1 Timothy 6:4
He is proud, knowing nothing, but doting about questions and strifes of words, whereof cometh envy, strife, railings, evil surmisings,
Note 2 at 1Ti 6:4: The English word "proud" was translated from the Greek word "TUPHOO," and this Greek word means "to envelop with smoke, i.e. (figuratively) to inflate with self-conceit" (Strong's Concordance). Proud people are like smoke. They irritate others and seldom produce any benefits. People usually want to move out of their way. Those on fire with the Holy Spirit don't give off smoke--just heat.
Any people who would teach contrary to what Paul instructed about slavery in 1Ti 6:1-2 would do so because of pride. Pride can be defined as selfishness, or self-centeredness. Selfless people would agree with Paul's teaching. Those who think slavery is such an injustice that it warrants rebellion and discontent are placing self-interest above the furtherance of the Gospel. In Christ, there is neither bond nor free (Ga 3:28). The temporal situation isn't important. People's spiritual position in Christ is all that matters.
Note 3 at 1Ti 6:4: The word "doting" was translated from the Greek word "NOSEO." This Greek word means "to be sick, to be ailing, to have a morbid craving for something. The disease is intellectual curiosity about trifles" ("Linguistic Key to the Greek New Testament" by Fritz Rienecker). The American Heritage Dictionary defines "dotage," which comes from the same root word as "doting," as "a deterioration of mind; senility." This is describing people who aren't well mentally. They aren't thinking straight.
In context, Paul was speaking about anyone who would oppose his teaching that slaves should joyfully submit to their owners (see notes 1-2 at 1Ti 6:1 and notes 3-4 at 1Ti 6:2). Most people would disagree with Paul's instructions today, so this says that most thinking today, about personal liberties and freedoms, is sick.
Note 4 at 1Ti 6:4: The New International Version translates this verse as "He is conceited and understands nothing. He has an unhealthy interest in controversies and quarrels about words that result in envy, strife, malicious talk, evil suspicions." This sounds like some of the Christian talk shows today. Controversies and quarrels about words draw big audiences. They wouldn't if Christians would follow Paul's instructions here.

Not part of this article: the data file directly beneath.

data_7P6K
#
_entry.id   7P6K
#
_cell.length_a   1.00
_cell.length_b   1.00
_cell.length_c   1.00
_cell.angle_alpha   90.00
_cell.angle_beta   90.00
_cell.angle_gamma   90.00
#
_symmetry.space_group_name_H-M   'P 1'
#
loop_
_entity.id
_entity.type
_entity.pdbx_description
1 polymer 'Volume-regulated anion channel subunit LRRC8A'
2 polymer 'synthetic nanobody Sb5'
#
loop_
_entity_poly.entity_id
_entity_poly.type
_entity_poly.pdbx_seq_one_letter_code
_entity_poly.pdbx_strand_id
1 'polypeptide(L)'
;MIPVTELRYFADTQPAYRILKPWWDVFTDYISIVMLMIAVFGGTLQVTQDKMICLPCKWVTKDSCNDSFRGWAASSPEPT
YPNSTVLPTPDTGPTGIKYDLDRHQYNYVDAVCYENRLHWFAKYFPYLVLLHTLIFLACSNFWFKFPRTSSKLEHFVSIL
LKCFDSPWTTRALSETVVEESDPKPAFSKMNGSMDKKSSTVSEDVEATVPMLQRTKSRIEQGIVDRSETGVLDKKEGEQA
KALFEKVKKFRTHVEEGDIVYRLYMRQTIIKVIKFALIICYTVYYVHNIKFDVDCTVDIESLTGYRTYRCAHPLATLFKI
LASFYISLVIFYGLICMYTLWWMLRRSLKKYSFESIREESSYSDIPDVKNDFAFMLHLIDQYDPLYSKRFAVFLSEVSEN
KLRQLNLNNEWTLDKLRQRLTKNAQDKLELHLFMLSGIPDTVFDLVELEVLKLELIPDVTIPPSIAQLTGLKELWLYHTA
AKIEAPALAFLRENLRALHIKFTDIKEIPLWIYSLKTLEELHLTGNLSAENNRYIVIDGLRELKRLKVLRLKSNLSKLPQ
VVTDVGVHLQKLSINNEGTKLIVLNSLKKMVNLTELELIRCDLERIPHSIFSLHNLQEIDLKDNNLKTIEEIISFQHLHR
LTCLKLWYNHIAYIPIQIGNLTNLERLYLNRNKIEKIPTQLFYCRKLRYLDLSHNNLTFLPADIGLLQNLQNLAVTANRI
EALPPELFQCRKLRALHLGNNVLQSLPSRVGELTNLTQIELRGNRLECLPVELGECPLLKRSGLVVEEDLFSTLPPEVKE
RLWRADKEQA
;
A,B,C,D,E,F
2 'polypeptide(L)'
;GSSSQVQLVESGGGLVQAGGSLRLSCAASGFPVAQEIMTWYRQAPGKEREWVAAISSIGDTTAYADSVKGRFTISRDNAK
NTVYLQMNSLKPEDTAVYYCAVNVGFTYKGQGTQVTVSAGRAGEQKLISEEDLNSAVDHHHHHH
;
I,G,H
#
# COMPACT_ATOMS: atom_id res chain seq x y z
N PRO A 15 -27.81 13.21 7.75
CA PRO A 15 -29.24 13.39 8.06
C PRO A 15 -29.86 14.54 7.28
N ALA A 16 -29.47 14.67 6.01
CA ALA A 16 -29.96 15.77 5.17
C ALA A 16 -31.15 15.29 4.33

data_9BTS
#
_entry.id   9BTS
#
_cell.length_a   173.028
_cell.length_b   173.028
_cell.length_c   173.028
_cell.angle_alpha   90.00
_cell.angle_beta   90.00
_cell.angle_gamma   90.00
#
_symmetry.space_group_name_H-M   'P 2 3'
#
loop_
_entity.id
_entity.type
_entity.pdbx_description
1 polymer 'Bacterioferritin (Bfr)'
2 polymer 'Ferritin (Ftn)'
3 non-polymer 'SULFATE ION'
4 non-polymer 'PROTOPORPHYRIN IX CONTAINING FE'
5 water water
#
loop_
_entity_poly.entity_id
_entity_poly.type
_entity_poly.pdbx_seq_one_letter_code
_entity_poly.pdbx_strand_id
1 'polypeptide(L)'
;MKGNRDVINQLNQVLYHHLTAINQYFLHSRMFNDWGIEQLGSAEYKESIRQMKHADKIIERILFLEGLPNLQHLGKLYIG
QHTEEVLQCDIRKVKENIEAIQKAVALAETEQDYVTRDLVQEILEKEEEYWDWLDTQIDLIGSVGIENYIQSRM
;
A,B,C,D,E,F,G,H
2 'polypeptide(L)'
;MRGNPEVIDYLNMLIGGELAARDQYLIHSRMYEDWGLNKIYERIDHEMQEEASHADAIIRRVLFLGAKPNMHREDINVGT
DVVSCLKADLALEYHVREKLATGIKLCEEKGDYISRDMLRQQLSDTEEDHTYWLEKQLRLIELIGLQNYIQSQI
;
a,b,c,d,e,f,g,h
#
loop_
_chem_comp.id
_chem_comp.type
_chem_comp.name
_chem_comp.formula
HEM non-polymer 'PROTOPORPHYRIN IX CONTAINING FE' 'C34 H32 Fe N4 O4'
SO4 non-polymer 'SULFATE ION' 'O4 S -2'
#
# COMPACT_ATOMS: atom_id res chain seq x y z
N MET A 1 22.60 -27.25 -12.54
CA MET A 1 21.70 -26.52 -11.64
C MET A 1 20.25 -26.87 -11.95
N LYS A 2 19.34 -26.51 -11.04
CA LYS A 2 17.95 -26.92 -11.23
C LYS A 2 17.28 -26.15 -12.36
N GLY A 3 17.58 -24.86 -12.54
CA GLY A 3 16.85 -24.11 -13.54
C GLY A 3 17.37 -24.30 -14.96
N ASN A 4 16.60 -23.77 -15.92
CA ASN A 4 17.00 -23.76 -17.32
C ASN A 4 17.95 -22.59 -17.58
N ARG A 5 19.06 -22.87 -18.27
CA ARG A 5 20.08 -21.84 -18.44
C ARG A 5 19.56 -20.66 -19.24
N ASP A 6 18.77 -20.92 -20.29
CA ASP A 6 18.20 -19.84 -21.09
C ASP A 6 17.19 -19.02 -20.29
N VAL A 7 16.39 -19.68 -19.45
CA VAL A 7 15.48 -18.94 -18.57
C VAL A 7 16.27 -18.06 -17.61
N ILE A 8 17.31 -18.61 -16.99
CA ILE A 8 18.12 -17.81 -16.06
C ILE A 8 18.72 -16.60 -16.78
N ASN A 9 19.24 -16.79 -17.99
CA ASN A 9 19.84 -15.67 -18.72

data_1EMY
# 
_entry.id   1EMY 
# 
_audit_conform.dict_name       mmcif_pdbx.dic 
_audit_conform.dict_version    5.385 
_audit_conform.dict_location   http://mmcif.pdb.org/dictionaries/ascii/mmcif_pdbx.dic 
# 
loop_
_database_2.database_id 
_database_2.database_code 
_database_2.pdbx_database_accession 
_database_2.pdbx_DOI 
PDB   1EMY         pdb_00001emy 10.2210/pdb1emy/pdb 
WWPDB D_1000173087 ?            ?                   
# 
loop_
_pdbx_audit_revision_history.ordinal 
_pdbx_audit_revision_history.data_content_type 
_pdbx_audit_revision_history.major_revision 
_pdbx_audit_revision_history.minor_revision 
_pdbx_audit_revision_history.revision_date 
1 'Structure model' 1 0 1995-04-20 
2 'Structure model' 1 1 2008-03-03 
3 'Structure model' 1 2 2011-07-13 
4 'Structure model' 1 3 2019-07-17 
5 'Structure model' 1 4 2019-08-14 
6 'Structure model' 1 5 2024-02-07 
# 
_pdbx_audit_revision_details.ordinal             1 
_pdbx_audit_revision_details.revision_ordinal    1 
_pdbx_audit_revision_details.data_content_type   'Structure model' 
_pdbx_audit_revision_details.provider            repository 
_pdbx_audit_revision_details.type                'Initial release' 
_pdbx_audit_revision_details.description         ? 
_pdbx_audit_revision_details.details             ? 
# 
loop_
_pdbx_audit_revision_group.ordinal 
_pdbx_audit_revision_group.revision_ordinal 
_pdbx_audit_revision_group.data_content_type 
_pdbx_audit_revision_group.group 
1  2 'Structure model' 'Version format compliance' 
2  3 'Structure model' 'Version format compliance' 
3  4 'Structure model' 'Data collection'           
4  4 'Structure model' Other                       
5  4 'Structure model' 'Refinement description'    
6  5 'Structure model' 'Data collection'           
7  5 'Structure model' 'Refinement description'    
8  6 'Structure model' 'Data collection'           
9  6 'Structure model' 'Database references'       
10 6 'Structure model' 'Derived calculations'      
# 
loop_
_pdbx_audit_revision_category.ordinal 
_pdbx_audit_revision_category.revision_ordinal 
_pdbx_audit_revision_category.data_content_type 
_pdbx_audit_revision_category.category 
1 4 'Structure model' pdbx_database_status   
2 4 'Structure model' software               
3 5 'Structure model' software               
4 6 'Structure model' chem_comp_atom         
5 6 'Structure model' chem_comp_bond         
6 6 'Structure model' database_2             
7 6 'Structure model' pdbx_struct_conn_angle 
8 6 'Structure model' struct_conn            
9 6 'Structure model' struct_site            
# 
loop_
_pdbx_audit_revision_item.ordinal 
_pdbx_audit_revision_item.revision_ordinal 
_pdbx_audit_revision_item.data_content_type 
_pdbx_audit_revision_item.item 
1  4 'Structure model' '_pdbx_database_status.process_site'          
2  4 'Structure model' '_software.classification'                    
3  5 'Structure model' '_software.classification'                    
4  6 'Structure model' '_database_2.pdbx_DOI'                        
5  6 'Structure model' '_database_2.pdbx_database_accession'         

Paul said that everything we do should be done unto edifying (1Co 14:26). He also told us to think on things that are true, honest, just, pure, lovely, and of good report (Php 4:8). Agur said in Pr 30:33, "Surely the churning of milk bringeth forth butter, and the wringing of the nose bringeth forth blood: so the forcing of wrath bringeth forth strife."
People today wonder why they are so stressed out and discouraged. It's because they think on such discouraging things. Society has become the embodiment of what Paul was speaking against. There is a morbid craving for the weird and perverse (see note 3 at this verse). These things should be forsaken by turning off the sources of doom and gloom and turning to God's Word.
Note 5 at 1Ti 6:4: Jas 3:16 says, "For where envying and strife is, there is confusion and every evil work." Envy and strife are open doors to anything the devil wants to bring into our lives. This verse reveals that envy and strife come from pride, ignorance of God's Word, and unhealthy cravings for controversies. None of us will ever get free of envy and strife if we don't deal with these other issues.
Note 6 at 1Ti 6:4: The word "railings" means "speech injurious to another's good name" (Thayer's Greek-English Lexicon). An Old Testament term for this is "slander." The Scriptures expressly forbid this.
Note 7 at 1Ti 6:4: Another indication that our modern society is living in the condition that Paul was speaking against here can be found in the phrase "evil surmisings." The New International Version translates this as "evil suspicions." There used to be a time when accusations didn't mold public opinion. It took hard facts. That day has passed. Society as a whole has become cynical. In our present day, all but the staunchest supports are swayed by the slightest innuendo.
This has probably happened because so many public figures, both secular and religious, have violated our trust. After a while, cynicism sets in and we fall into "evil suspicions." There is an antidote for this condition. It's looking at things through God's Word. Passages like Ps 37 tell us not to worry about the prosperity of the wicked and the apparent injustice. God will set everything aright. God will not be mocked.
If we have a morbid curiosity for controversy, which Paul spoke against here, "evil surmisings," or suspicions, will inevitably result. Therefore, we must shun the sensationalists who thrive on controversy, and stick to the truths of God's Word.
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